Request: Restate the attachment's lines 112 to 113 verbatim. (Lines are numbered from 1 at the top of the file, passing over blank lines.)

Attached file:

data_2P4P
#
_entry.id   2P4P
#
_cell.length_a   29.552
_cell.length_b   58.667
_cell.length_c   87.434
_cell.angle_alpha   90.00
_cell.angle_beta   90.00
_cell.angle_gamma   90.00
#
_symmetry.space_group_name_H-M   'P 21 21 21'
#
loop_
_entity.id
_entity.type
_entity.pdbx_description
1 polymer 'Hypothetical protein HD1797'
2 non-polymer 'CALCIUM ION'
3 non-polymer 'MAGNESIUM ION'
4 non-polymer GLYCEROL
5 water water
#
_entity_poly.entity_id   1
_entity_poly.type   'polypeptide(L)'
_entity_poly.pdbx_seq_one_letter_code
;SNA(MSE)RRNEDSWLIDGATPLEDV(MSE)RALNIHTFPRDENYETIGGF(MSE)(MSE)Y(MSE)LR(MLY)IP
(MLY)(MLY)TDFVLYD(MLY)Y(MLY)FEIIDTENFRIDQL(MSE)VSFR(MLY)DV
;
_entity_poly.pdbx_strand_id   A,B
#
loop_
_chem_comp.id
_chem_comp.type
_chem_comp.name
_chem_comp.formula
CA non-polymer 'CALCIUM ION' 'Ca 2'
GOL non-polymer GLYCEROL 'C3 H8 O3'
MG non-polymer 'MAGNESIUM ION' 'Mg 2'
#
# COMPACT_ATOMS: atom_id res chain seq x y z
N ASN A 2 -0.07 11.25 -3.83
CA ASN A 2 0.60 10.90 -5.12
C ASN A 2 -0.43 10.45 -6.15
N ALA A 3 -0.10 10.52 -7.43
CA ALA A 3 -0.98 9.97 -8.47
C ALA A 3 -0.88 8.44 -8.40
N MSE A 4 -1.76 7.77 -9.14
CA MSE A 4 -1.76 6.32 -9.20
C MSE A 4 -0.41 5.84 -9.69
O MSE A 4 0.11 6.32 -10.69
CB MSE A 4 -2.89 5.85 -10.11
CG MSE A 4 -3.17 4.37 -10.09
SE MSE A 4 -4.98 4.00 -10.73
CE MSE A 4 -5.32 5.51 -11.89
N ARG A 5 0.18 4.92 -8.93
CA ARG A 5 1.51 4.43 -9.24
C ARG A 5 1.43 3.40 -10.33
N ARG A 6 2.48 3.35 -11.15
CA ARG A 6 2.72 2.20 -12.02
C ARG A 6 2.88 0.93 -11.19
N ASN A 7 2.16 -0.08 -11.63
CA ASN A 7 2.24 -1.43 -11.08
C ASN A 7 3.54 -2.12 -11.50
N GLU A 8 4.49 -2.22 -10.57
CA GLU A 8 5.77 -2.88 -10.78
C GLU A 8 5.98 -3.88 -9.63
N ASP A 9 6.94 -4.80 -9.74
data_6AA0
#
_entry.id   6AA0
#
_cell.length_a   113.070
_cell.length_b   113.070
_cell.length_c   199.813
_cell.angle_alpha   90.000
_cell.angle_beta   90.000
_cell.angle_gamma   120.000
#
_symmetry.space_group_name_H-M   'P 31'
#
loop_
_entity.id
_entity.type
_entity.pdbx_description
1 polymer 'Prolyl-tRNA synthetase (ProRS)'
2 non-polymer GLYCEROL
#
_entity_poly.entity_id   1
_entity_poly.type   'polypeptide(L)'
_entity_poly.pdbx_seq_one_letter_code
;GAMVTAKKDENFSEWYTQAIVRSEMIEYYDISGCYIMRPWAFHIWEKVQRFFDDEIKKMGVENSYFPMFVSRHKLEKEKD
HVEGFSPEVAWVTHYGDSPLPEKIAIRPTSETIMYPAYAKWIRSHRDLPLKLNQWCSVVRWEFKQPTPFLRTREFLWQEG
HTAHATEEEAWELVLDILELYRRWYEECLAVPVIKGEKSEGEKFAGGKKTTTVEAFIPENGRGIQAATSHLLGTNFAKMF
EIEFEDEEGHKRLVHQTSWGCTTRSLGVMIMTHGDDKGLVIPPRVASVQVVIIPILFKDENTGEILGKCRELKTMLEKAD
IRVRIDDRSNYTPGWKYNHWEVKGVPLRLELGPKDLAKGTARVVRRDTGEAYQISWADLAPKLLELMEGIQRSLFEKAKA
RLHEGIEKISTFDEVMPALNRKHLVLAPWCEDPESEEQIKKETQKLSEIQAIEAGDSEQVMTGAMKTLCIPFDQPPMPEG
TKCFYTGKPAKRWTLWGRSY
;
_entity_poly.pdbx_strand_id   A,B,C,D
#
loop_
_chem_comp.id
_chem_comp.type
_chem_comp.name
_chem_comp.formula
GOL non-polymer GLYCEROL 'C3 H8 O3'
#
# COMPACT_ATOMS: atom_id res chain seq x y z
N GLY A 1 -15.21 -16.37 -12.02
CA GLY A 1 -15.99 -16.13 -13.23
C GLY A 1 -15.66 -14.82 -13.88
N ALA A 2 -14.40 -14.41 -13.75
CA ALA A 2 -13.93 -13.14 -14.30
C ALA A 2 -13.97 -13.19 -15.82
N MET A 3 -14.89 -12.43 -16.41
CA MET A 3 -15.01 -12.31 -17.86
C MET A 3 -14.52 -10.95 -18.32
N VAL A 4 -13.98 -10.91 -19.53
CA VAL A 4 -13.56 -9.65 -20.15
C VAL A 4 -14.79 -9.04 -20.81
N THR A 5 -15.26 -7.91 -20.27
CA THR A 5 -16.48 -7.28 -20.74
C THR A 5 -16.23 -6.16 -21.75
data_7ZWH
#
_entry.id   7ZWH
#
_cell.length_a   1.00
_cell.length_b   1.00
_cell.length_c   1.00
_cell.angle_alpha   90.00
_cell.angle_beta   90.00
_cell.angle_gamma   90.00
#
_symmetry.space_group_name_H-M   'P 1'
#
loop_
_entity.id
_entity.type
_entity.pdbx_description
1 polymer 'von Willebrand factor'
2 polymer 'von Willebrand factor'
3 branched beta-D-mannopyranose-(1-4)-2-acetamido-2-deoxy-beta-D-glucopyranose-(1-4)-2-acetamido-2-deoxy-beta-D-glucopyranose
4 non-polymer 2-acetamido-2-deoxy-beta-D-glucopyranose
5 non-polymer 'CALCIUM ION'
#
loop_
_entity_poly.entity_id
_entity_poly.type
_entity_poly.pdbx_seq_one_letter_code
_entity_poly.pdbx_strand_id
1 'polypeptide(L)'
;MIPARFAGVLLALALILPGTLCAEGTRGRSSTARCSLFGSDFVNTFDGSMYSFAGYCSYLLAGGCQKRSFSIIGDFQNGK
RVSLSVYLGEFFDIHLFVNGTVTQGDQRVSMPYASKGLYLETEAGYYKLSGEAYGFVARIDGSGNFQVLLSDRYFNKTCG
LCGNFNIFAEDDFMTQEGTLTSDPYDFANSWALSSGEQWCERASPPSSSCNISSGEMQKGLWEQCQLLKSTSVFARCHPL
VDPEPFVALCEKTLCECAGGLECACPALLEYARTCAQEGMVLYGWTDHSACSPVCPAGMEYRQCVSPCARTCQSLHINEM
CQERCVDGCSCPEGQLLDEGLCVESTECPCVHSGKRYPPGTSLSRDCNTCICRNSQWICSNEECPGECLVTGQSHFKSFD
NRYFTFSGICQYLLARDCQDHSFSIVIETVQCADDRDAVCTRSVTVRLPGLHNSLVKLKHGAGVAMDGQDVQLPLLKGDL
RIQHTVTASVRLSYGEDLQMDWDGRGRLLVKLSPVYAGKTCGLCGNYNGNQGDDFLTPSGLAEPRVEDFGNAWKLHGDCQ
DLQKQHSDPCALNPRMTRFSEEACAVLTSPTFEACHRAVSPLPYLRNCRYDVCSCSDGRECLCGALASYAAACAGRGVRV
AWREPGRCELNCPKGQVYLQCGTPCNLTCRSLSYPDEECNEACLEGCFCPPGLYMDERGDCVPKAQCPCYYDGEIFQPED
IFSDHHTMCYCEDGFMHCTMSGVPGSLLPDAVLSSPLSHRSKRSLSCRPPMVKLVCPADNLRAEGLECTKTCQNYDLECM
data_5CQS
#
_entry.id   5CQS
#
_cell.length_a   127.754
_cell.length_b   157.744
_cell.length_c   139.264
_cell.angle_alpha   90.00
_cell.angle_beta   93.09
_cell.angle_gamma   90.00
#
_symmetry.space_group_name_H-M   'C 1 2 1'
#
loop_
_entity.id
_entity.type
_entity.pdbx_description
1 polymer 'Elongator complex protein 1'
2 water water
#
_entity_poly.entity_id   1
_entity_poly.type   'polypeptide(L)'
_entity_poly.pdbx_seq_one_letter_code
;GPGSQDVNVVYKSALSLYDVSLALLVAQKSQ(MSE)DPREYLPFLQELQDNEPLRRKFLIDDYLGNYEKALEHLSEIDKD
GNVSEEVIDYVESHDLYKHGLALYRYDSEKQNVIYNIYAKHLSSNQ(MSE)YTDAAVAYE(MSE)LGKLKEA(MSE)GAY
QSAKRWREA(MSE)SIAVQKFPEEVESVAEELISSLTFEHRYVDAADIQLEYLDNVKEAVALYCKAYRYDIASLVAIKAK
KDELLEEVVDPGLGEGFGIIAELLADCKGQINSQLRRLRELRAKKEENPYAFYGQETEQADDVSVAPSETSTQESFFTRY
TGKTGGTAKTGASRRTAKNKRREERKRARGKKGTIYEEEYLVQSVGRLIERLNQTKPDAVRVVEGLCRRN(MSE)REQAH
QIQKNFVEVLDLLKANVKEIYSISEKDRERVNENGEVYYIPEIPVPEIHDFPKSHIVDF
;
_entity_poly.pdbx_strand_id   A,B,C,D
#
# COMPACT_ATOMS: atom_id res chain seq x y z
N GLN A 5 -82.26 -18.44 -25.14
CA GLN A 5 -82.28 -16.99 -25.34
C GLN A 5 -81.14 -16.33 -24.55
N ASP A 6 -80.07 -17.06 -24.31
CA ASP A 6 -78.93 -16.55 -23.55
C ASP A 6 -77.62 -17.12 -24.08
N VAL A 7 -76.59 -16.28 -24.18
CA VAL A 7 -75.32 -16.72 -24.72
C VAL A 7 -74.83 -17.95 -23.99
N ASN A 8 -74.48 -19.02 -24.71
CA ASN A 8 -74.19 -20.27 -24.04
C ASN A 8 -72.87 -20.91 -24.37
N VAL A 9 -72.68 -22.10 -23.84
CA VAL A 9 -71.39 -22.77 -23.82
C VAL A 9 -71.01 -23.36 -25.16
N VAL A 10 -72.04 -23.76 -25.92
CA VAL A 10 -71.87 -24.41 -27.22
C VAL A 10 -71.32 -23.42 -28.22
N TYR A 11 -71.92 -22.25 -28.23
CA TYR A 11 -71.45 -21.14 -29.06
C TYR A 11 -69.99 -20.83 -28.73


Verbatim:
C GLY A 1 -15.66 -14.82 -13.88
N ALA A 2 -14.40 -14.41 -13.75